If Democratic strategists want Biden so effectively out of the picture, there is even less room in it for Harris. If Harris were to be campaigning aggressively, not only could it draw the spotlight from Trump, but it would inadvertently put it on Biden.  

Instead of questions about Harris’s lack of appearances, the questions would be about Biden’s — that would be a worst-case scenario. It would also undercut the rationale for why Biden has not been campaigning: Concern over coronavirus. If suddenly Harris hit the trail hard, it would raise questions about why Biden had not been. If it is safe to campaign now, why not before? If it is safe for her to campaign, why not him? One of the Biden campaign’s “four historic crises” is coronavirus, having Harris campaigning extensively would undermine that concern.  

Harris’s less obvious personal attributes also do not help the Biden campaign’s message. Biden is running a race on race. Central to that is the assertion that minorities are victims of a systemically racist justice system under the Trump administration’s direction. Harris was an integral part of the functioning of the justice system in California as a prosecutor.  

Sensing her vulnerability for having been a prosecutor, Biden’s campaign had obviously prepared for a Harris attack on Biden’s race record. Harris didn’t hold back, as seen in one of the Democratic debates’ most famous exchanges

Biden’s retort was largely overlooked at the time but is extremely telling now, “I was a public defender. I didn’t become a prosecutor. I came out and I left a good law firm to become a public defender.”

Trump’s decision to accentuate law and order further compromises Harris’s efficacy for the Biden campaign. With Trump on the side of enforcement and Biden on the side of the prosecuted, Harris’s prosecutorial history puts her on the wrong side of this contrast. The last thing the Biden campaign needs is to have this contradiction highlighted.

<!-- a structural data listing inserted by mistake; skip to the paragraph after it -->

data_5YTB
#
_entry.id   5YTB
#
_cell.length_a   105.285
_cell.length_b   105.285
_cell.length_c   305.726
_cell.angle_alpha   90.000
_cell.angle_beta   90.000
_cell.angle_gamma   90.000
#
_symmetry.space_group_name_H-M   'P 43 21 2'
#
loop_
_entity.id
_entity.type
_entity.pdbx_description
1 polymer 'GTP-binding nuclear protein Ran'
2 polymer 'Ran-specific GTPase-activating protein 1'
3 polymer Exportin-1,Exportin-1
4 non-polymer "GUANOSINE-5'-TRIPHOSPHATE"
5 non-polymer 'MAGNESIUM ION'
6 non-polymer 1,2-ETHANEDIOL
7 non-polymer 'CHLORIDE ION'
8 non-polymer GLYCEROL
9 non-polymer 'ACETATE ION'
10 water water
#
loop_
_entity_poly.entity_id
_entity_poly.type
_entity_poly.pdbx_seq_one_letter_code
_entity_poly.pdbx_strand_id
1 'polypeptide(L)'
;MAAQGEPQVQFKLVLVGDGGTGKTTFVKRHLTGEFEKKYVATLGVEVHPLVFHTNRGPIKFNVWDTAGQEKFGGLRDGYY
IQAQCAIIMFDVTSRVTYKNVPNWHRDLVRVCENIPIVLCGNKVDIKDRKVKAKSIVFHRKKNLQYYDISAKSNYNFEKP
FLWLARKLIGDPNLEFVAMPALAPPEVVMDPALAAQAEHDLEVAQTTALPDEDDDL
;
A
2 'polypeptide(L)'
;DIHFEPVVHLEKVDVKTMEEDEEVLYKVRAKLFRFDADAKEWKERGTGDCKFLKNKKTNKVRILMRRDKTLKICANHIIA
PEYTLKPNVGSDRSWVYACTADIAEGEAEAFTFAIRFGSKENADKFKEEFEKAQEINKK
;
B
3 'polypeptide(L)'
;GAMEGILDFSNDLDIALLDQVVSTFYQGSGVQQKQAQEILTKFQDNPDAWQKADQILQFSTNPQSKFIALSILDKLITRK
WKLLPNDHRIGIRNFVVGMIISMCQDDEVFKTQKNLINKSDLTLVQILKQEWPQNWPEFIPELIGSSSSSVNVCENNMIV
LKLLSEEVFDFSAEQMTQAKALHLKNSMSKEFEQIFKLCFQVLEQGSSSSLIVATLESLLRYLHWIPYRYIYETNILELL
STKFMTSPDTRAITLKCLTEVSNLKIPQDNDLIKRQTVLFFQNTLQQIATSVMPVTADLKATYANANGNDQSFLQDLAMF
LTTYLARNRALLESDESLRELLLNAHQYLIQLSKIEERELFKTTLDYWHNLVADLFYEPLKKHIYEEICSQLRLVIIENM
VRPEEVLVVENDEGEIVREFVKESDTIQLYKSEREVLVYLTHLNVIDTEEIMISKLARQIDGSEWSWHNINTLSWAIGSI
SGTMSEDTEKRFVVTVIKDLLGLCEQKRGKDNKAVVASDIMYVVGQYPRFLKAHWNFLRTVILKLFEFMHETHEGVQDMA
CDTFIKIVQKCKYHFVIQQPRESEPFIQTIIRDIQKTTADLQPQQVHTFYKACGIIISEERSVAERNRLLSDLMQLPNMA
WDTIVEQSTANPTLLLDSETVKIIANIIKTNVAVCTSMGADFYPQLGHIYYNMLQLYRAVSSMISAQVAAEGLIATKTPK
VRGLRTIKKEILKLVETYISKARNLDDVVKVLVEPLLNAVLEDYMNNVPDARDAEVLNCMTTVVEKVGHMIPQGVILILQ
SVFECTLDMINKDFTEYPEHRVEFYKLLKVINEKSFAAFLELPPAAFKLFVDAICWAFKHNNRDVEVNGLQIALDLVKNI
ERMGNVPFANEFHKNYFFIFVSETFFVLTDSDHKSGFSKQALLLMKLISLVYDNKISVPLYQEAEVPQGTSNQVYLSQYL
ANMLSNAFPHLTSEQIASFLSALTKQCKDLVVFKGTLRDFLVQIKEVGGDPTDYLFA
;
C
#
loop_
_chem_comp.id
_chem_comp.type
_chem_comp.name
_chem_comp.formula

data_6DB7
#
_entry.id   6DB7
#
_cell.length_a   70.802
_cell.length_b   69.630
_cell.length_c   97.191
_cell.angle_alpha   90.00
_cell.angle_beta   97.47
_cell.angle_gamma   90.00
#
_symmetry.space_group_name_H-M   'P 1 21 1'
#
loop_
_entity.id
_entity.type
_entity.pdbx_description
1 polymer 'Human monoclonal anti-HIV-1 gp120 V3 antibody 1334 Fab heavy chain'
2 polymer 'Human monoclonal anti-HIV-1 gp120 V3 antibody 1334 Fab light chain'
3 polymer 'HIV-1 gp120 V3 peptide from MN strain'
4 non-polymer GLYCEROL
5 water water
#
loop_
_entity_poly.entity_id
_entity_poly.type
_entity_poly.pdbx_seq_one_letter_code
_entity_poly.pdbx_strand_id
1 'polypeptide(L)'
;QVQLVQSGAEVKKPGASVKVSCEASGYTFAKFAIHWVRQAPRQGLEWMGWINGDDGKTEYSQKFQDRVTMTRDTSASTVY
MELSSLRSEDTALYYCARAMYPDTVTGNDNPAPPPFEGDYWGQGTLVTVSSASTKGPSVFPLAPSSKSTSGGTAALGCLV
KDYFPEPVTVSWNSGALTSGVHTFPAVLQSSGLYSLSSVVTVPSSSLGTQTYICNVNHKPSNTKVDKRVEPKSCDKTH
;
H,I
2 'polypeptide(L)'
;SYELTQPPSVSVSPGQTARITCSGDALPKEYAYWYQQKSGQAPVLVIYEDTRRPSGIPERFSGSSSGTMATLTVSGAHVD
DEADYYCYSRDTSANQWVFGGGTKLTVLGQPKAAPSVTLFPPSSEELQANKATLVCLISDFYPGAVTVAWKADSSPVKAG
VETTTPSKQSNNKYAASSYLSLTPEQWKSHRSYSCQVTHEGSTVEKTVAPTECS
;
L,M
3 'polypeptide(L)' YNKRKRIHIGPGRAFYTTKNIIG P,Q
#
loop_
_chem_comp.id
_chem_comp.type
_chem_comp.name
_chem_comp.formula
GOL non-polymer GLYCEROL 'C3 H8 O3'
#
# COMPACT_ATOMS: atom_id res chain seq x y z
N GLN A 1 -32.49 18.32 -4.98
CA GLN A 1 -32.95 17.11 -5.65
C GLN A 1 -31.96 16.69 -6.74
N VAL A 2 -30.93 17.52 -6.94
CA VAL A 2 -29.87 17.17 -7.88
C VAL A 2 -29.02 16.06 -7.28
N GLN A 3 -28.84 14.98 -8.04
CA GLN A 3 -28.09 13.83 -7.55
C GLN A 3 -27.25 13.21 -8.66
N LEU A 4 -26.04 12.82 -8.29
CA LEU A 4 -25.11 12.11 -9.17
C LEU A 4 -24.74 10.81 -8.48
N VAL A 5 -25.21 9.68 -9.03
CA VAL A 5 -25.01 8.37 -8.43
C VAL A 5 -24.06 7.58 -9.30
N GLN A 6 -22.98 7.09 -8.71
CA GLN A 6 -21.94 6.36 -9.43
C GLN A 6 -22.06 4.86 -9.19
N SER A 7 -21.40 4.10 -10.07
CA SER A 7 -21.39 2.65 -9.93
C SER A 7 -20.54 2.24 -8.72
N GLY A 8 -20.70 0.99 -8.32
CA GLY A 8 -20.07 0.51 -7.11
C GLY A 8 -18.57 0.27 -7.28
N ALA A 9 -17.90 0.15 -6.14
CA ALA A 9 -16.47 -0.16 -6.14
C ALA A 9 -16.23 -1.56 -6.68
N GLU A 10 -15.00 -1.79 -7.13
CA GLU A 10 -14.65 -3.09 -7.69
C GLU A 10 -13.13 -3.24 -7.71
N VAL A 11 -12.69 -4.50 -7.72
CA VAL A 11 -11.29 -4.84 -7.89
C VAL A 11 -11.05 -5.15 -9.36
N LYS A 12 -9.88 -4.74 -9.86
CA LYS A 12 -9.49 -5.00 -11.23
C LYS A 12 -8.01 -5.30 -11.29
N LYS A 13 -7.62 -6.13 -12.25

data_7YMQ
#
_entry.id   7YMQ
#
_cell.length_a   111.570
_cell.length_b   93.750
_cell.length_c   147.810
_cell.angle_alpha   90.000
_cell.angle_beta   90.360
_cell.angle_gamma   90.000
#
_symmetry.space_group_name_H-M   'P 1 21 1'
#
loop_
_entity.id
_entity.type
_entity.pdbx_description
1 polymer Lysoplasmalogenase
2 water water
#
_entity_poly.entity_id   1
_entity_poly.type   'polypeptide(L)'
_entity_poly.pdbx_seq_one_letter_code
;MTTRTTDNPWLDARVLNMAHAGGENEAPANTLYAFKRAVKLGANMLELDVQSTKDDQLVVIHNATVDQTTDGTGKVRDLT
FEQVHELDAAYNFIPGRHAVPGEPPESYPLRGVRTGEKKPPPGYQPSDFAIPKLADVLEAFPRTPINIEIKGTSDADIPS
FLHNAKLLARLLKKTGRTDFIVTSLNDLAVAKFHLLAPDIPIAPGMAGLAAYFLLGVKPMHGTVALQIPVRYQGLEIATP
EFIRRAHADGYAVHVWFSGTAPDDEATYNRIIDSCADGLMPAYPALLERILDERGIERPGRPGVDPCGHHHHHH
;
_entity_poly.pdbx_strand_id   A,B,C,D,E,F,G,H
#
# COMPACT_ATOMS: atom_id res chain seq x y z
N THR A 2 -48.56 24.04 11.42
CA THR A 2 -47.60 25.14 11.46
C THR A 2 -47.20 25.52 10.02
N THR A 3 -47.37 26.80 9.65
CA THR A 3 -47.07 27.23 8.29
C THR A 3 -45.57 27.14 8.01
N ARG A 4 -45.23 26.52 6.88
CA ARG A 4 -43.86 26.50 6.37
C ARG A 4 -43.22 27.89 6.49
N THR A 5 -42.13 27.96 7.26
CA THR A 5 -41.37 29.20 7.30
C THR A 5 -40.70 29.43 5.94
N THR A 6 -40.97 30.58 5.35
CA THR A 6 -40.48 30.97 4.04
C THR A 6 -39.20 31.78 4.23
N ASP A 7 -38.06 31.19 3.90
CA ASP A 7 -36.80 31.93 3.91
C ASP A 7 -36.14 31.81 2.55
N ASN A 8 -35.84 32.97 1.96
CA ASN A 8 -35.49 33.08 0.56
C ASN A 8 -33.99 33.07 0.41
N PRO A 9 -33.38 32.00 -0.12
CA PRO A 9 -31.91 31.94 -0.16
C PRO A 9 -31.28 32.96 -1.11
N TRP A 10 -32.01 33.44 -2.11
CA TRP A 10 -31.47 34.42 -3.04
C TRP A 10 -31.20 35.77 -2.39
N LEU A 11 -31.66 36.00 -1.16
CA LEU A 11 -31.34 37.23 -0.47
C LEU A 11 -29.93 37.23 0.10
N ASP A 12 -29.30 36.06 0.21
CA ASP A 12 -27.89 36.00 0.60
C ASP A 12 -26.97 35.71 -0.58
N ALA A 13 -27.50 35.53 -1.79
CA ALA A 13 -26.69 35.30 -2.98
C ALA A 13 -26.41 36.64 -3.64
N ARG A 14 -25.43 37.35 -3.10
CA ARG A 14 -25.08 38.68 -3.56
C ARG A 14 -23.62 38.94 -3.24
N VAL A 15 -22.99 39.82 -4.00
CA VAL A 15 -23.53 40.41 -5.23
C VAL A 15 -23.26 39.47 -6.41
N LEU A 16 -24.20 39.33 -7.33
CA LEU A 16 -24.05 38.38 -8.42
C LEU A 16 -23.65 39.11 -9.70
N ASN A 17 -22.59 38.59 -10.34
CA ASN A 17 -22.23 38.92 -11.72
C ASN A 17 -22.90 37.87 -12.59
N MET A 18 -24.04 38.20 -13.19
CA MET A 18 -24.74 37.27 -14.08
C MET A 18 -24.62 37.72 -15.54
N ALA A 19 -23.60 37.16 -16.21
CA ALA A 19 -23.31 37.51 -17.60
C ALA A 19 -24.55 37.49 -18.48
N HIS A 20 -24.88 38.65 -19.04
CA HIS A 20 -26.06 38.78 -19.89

Finally, Harris’s strong left leaning stance does not help in a fight for centrist swing votes. The same also applies to her California roots in a fight over the election’s Midwest battleground.  

The role of running mate is inherently limited. The Biden campaign’s unique strategy of keeping the nominee off the trail limits Kamala Harris even more. Both Biden’s personal liabilities, his history as a poor campaigner, and Harris’s too, a former prosecutor, also diminish her opportunities. Together, these factors are making a historical VP choice the most invisible running mate in modern American politics.   

J.T. Young served under President George W. Bush as the director of communications in the Office of Management and Budget and as deputy assistant secretary in legislative affairs for tax and budget at the Treasury Department. He served as a congressional staffer from 1987 through 2000.

Tags 2020 campaign 2020 elections Barack Obama Biden campaign Donald Trump far left Joe Biden presidential election vice president vice presidential pick